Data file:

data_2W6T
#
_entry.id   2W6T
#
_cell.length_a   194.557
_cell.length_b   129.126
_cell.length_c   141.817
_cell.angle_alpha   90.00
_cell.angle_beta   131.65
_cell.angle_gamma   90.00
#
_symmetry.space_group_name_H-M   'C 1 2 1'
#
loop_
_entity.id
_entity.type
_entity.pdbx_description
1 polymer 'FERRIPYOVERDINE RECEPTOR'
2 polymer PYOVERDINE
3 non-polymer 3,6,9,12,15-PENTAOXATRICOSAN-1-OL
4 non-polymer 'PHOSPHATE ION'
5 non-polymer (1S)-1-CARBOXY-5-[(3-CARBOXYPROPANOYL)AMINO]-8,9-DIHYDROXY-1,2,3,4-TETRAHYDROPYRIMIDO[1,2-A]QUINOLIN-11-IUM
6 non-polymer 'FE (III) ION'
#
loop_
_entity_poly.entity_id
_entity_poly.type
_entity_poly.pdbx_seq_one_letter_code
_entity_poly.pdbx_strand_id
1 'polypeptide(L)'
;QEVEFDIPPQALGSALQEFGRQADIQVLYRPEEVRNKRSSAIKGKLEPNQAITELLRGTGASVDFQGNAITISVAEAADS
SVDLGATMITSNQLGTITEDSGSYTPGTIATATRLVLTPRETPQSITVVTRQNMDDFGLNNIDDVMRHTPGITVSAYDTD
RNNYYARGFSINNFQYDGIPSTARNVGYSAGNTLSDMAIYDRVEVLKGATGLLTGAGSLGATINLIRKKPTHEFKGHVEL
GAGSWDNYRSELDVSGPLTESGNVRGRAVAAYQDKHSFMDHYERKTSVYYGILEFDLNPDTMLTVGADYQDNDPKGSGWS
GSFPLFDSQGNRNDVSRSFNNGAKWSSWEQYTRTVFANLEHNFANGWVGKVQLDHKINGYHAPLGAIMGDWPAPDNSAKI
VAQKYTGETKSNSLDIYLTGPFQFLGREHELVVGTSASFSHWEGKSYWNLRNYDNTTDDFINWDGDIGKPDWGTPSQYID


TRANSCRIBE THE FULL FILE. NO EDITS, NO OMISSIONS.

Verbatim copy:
data_2W6T
#
_entry.id   2W6T
#
_cell.length_a   194.557
_cell.length_b   129.126
_cell.length_c   141.817
_cell.angle_alpha   90.00
_cell.angle_beta   131.65
_cell.angle_gamma   90.00
#
_symmetry.space_group_name_H-M   'C 1 2 1'
#
loop_
_entity.id
_entity.type
_entity.pdbx_description
1 polymer 'FERRIPYOVERDINE RECEPTOR'
2 polymer PYOVERDINE
3 non-polymer 3,6,9,12,15-PENTAOXATRICOSAN-1-OL
4 non-polymer 'PHOSPHATE ION'
5 non-polymer (1S)-1-CARBOXY-5-[(3-CARBOXYPROPANOYL)AMINO]-8,9-DIHYDROXY-1,2,3,4-TETRAHYDROPYRIMIDO[1,2-A]QUINOLIN-11-IUM
6 non-polymer 'FE (III) ION'
#
loop_
_entity_poly.entity_id
_entity_poly.type
_entity_poly.pdbx_seq_one_letter_code
_entity_poly.pdbx_strand_id
1 'polypeptide(L)'
;QEVEFDIPPQALGSALQEFGRQADIQVLYRPEEVRNKRSSAIKGKLEPNQAITELLRGTGASVDFQGNAITISVAEAADS
SVDLGATMITSNQLGTITEDSGSYTPGTIATATRLVLTPRETPQSITVVTRQNMDDFGLNNIDDVMRHTPGITVSAYDTD
RNNYYARGFSINNFQYDGIPSTARNVGYSAGNTLSDMAIYDRVEVLKGATGLLTGAGSLGATINLIRKKPTHEFKGHVEL
GAGSWDNYRSELDVSGPLTESGNVRGRAVAAYQDKHSFMDHYERKTSVYYGILEFDLNPDTMLTVGADYQDNDPKGSGWS
GSFPLFDSQGNRNDVSRSFNNGAKWSSWEQYTRTVFANLEHNFANGWVGKVQLDHKINGYHAPLGAIMGDWPAPDNSAKI
VAQKYTGETKSNSLDIYLTGPFQFLGREHELVVGTSASFSHWEGKSYWNLRNYDNTTDDFINWDGDIGKPDWGTPSQYID